fedora, btrfs, and hibernation

Here’s how to hibernate to disk when using the automatic partitioning scheme in Fedora 34 (btrfs+zram), optionally with luks enabled.

Originally this post was a lot longer, detailing each and every step suited for you to copy and paste. I decided to go ahead and automate the whole process with ansible instead.

A few things to keep in mind:

  • only run this after you’ve audited the playbook and understand what it’s doing
  • you’re using this at your own risk
  • Secure Boot must be disabled
  • this has only been tested with Fedora 34


  • Where can I read more about why I can’t do this anymore?
  • Does btrfs make a difference?

Yes, you may notice the steps to create a swapfile are different than what you’re used to. We’ll have to use kernel 5.0+, and set NOCOW in order to gain btrfs swapfile support. More information is available on the btrfs wiki along with the ArchWiki.


Below provides a very high level overview of the process, for more detail, check out my ansible playbook.

  • create an empty swapfile
    • set its attributes to NOCOW (chattr +C)
    • allocate the swapfile to be the same size as your system’s memory
      • note: you may be okay with a swap partition smaller than the size of your memory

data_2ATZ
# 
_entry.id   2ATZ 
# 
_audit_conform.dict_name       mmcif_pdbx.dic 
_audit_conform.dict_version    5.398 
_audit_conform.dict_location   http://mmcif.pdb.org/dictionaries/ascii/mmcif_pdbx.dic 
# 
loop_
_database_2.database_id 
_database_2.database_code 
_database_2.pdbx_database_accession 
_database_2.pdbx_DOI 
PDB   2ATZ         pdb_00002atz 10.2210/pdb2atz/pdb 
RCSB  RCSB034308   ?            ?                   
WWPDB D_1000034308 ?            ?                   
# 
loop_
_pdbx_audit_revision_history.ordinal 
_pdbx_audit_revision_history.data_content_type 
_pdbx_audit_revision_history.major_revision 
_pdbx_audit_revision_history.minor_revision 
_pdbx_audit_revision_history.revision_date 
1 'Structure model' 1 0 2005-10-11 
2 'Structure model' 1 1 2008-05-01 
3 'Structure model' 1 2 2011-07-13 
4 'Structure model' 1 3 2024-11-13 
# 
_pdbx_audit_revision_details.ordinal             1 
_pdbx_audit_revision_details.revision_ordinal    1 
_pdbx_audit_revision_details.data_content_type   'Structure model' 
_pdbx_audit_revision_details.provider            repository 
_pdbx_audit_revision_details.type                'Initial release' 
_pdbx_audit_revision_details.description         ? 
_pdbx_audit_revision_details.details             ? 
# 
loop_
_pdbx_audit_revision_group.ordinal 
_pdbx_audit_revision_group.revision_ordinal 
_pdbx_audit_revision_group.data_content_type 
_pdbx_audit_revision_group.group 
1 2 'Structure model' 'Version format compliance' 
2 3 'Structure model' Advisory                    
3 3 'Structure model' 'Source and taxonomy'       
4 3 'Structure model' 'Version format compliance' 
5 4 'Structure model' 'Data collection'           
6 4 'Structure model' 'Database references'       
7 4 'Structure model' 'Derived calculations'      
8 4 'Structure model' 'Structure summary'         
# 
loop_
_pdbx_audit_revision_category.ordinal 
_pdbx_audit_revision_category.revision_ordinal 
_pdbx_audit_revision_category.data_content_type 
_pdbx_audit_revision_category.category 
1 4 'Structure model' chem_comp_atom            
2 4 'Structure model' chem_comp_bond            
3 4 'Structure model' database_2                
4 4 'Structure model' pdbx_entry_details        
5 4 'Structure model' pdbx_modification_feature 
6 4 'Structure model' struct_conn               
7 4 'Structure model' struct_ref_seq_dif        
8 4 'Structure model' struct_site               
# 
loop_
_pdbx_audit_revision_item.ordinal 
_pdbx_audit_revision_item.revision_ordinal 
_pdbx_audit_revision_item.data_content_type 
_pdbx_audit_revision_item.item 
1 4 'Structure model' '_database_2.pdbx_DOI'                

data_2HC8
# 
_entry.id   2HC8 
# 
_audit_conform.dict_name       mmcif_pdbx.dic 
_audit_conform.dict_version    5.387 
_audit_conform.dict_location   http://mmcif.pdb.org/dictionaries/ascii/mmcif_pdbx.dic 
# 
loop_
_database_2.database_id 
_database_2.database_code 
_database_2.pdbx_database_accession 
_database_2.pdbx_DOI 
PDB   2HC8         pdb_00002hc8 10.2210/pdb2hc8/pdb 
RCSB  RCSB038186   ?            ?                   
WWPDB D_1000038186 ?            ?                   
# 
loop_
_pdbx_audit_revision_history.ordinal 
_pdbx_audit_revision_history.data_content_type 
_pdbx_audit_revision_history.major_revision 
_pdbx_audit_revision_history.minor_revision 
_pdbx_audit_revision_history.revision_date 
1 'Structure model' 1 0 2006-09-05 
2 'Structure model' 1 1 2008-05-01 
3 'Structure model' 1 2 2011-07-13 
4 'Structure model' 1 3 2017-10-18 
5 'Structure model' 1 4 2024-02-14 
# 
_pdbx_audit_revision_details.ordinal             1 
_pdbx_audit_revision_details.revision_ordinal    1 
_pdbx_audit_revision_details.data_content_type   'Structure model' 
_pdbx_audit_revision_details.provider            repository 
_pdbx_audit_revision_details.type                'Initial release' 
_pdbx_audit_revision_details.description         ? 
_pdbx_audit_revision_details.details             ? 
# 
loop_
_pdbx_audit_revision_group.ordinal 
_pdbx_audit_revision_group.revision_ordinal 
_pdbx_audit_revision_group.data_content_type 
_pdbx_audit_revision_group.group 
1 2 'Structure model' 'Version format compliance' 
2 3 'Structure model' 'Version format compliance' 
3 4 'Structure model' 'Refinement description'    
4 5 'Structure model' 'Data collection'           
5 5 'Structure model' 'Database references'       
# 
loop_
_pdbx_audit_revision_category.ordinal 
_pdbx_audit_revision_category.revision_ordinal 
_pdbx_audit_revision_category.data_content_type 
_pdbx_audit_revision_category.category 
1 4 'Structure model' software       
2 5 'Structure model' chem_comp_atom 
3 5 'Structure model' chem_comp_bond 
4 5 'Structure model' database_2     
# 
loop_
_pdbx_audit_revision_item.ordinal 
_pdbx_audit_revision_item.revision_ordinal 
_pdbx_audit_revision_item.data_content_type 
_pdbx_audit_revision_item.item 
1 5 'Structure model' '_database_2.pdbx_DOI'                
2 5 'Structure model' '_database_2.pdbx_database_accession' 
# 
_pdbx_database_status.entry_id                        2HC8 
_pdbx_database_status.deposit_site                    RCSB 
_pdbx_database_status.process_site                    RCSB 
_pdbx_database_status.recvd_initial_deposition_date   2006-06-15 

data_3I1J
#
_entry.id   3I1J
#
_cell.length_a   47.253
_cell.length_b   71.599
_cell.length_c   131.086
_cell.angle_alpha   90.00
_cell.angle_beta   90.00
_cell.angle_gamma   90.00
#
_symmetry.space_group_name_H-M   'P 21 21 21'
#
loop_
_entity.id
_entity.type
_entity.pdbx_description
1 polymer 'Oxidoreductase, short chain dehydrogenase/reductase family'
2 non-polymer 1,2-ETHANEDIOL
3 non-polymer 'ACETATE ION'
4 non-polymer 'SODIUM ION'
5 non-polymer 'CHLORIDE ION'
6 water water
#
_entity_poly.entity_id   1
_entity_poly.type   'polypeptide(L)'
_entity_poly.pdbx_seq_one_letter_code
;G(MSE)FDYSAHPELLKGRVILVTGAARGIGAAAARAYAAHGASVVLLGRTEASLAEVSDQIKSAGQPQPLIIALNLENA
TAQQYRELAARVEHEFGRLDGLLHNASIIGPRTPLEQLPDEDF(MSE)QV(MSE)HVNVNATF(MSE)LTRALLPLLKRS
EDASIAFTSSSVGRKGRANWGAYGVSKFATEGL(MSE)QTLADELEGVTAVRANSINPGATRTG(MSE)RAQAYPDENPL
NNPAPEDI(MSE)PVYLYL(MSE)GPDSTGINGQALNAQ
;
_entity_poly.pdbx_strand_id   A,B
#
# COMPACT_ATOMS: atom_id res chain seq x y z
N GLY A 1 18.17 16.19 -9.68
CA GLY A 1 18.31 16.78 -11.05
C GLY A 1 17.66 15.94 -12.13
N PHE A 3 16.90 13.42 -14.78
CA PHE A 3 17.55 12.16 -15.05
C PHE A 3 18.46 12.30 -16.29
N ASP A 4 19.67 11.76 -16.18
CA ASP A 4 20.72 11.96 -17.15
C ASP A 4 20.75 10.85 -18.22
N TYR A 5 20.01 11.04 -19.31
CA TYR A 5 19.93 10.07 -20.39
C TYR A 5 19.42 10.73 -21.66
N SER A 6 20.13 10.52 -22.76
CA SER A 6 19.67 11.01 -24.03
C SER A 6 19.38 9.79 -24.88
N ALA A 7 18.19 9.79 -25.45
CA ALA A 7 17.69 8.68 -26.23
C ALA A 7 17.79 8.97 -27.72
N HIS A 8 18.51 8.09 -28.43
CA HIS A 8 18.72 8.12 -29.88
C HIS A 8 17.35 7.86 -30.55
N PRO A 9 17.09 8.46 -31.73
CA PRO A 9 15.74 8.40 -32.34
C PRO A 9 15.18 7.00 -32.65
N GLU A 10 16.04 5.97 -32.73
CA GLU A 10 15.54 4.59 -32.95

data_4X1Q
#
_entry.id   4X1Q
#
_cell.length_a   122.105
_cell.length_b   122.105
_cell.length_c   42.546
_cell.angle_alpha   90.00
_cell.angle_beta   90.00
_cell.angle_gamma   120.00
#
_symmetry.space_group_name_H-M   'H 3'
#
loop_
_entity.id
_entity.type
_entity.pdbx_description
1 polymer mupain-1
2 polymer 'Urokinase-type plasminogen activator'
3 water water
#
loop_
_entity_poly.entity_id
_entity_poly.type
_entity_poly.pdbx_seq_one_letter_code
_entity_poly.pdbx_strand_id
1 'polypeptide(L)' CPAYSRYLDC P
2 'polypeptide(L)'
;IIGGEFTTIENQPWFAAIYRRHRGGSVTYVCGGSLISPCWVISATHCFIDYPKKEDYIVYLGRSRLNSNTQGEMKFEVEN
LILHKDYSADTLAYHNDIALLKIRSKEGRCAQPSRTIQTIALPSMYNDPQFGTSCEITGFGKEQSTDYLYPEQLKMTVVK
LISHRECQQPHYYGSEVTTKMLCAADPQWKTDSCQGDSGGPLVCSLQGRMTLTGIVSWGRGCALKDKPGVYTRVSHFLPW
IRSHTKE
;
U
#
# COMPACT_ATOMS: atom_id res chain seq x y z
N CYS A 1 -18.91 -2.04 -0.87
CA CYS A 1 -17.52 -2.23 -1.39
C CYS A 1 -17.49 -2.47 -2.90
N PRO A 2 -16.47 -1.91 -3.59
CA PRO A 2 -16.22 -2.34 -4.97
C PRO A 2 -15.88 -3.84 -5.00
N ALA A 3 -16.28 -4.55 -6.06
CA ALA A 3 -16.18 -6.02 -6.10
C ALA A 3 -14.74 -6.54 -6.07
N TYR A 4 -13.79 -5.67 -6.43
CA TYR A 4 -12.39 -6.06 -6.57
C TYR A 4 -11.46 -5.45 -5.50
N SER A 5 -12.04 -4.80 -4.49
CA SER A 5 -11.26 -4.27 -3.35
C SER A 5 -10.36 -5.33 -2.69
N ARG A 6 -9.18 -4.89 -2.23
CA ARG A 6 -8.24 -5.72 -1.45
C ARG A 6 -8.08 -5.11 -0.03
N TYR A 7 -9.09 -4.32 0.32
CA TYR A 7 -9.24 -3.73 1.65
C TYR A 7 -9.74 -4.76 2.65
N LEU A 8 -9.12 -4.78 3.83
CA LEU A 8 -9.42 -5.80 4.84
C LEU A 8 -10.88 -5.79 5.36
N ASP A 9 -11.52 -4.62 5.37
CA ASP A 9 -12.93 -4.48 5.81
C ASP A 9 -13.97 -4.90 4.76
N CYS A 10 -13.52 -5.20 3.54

• set up a Linux swap area on your swapfile
  • enable your swapfile for paging and swapping
  • update /etc/fstab with your swapfile information
  • since there’s already an existing swap target (default zram device), create systemd overrides to avoid false positive errors about swap size.
  • get the physical swap offset by running btrfs_map_physical.c, as recommended by the ArchWiki.
    • since this step includes running some C program from the internet, I’ve opted to use a container (you should be auditing the code regardless though)
  • calculate the real swap offset
    • this is done by dividing the physical swap offset from above by the system’s page size
  • construct resume arguments for grub
    • use the uuid of your swapfile along with the swap offset calculated above
    • use grubby to update kernel arguments to include resume and resume_offset
  • add the resume module to dracut and regenerate the initramfs
    • add resume module under /etc/dracut.conf.d/resume.conf
    • dracut -f

After this, you’ll need to reboot and test hibernation with:

sudo systemctl hibernate

If you’re on GNOME, and would like hibernation back in in the status menu, check out the Hibernate Status Button GNOME shell extension.